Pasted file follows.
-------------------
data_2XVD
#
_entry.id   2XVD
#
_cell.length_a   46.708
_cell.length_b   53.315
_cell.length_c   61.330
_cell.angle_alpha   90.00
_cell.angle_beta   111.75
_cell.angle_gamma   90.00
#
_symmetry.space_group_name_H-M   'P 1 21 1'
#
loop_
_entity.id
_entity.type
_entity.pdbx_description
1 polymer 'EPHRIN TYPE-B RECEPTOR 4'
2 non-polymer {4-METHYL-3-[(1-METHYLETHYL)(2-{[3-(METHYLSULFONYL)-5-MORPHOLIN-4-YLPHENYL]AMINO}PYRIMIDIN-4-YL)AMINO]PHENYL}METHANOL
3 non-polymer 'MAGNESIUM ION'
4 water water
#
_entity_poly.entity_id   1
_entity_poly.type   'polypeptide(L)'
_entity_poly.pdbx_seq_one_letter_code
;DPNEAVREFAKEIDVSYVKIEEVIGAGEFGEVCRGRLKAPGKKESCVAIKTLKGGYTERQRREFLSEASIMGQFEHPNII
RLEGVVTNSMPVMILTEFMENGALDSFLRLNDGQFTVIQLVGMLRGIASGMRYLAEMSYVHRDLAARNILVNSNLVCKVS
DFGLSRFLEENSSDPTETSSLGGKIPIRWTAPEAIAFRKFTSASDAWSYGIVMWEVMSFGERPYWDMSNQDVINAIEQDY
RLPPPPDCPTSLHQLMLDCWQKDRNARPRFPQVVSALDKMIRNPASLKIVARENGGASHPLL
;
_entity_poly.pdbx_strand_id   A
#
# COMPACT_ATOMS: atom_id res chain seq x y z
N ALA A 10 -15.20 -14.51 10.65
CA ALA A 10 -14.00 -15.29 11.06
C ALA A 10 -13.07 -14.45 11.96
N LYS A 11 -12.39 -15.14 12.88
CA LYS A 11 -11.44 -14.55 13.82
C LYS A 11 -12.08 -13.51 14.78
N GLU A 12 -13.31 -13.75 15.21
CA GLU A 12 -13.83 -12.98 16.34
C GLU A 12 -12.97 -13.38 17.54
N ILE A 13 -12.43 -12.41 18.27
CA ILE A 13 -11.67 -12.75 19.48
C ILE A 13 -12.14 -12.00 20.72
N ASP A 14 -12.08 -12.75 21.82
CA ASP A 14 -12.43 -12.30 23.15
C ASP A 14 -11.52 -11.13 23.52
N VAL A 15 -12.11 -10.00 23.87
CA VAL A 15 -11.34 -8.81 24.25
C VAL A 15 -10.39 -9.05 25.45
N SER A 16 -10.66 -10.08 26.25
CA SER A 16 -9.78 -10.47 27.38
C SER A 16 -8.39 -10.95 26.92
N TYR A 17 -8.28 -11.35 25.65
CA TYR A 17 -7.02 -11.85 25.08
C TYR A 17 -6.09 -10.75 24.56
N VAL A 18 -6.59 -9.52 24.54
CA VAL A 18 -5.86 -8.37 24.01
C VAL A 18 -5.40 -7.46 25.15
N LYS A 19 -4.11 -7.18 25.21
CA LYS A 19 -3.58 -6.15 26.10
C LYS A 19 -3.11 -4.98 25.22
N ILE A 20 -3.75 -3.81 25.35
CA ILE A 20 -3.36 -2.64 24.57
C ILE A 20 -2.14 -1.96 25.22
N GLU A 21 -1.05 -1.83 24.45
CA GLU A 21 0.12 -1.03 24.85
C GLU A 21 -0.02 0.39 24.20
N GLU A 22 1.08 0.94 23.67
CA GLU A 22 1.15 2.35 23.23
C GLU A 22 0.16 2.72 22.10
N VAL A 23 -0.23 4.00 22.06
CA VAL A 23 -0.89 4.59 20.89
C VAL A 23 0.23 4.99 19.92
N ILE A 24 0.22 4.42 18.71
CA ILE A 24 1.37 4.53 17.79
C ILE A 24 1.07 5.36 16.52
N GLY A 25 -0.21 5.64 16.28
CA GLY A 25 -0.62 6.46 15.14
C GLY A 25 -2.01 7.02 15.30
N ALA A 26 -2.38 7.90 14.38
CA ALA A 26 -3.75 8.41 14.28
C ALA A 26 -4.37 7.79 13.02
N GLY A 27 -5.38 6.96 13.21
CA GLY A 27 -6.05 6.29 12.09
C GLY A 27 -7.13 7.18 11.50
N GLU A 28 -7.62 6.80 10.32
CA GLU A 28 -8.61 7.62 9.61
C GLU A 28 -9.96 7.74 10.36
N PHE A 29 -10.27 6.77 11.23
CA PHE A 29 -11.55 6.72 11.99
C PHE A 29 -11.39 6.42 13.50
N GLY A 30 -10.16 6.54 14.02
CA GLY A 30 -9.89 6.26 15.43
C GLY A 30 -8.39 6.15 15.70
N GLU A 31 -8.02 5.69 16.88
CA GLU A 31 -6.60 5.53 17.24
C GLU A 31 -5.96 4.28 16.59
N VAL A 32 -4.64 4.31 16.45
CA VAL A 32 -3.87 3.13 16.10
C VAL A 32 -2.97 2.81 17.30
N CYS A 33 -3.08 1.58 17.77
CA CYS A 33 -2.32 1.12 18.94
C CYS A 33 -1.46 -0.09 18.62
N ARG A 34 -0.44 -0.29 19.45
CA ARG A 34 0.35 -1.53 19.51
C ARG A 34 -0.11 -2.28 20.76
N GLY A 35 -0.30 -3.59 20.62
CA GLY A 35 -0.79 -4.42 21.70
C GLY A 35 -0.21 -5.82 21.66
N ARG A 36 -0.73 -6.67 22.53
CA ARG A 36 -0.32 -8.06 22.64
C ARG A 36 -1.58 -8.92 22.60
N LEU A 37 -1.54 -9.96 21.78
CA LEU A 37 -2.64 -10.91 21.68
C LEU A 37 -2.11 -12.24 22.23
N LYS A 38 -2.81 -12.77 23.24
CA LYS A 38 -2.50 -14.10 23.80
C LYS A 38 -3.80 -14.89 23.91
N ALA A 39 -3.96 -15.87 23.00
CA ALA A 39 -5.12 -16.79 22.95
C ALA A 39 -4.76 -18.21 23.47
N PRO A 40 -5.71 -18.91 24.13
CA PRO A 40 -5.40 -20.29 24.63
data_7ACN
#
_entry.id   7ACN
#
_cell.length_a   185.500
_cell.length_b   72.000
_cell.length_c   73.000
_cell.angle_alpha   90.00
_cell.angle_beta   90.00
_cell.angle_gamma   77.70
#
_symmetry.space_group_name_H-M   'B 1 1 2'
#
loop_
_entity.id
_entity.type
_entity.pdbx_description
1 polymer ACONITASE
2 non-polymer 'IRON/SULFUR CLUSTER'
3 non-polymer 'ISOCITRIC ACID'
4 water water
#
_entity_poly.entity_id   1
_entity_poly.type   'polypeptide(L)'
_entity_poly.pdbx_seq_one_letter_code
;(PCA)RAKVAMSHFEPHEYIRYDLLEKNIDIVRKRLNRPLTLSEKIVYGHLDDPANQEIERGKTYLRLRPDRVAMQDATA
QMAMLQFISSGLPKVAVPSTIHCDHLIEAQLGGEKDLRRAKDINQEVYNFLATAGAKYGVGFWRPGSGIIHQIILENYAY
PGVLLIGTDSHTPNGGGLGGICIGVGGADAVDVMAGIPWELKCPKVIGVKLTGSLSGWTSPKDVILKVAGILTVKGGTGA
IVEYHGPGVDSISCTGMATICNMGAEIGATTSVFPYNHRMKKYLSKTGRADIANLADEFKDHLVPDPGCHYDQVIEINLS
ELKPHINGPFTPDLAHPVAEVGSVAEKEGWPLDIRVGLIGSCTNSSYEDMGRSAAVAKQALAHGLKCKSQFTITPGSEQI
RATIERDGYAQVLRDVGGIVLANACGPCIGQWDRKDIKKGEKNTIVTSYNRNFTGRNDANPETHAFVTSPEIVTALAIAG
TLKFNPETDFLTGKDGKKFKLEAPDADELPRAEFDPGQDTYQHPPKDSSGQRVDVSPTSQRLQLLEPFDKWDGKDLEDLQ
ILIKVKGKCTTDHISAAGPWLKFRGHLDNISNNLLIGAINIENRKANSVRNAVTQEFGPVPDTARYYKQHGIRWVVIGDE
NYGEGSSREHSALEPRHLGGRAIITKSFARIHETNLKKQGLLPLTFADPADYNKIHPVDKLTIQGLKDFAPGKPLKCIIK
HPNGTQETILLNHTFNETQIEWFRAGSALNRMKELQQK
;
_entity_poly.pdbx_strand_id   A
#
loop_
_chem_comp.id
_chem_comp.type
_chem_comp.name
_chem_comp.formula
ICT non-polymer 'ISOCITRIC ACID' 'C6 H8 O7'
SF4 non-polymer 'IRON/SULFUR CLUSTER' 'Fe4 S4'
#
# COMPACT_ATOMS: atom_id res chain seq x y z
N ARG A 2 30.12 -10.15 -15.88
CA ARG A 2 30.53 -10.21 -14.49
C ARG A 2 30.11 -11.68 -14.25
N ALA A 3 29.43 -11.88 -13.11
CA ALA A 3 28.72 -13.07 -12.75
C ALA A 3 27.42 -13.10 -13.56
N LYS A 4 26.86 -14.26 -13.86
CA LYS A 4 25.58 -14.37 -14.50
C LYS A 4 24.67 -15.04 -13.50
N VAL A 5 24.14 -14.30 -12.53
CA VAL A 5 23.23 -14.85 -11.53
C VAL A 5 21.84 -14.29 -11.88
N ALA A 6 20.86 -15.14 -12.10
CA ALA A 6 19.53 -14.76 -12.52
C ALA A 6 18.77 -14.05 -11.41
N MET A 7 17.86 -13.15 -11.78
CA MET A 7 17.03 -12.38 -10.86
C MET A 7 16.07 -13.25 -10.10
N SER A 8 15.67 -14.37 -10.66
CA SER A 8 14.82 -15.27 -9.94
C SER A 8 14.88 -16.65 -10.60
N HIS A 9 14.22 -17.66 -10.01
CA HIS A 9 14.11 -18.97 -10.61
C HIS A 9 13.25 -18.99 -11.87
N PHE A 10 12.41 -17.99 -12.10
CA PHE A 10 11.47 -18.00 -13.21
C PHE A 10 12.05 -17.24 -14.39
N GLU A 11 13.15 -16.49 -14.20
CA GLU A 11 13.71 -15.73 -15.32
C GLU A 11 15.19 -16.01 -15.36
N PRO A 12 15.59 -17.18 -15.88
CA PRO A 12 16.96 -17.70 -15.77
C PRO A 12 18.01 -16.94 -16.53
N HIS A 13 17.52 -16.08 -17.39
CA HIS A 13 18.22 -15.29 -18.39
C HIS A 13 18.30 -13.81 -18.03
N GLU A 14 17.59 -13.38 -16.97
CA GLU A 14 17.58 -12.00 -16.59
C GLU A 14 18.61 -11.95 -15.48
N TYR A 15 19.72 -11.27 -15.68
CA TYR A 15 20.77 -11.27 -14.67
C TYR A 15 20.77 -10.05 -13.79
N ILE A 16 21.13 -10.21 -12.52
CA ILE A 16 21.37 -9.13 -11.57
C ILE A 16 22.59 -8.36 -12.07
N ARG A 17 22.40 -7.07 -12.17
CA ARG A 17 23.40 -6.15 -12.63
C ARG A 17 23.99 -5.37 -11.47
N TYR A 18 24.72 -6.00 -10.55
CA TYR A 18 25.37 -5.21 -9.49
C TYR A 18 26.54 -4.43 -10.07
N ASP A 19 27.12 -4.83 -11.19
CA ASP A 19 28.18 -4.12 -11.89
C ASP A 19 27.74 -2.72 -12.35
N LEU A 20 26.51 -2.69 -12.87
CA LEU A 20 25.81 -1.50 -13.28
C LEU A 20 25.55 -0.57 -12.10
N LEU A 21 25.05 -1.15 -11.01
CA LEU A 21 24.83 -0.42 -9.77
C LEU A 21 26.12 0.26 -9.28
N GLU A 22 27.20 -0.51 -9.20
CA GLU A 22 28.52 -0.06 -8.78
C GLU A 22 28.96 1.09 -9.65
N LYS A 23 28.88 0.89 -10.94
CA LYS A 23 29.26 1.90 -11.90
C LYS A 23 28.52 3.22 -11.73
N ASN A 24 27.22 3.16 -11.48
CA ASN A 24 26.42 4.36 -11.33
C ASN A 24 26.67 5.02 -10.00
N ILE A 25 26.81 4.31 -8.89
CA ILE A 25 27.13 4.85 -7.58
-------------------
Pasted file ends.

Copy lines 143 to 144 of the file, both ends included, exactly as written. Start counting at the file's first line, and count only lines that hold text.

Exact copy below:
1 polymer ACONITASE
2 non-polymer 'IRON/SULFUR CLUSTER'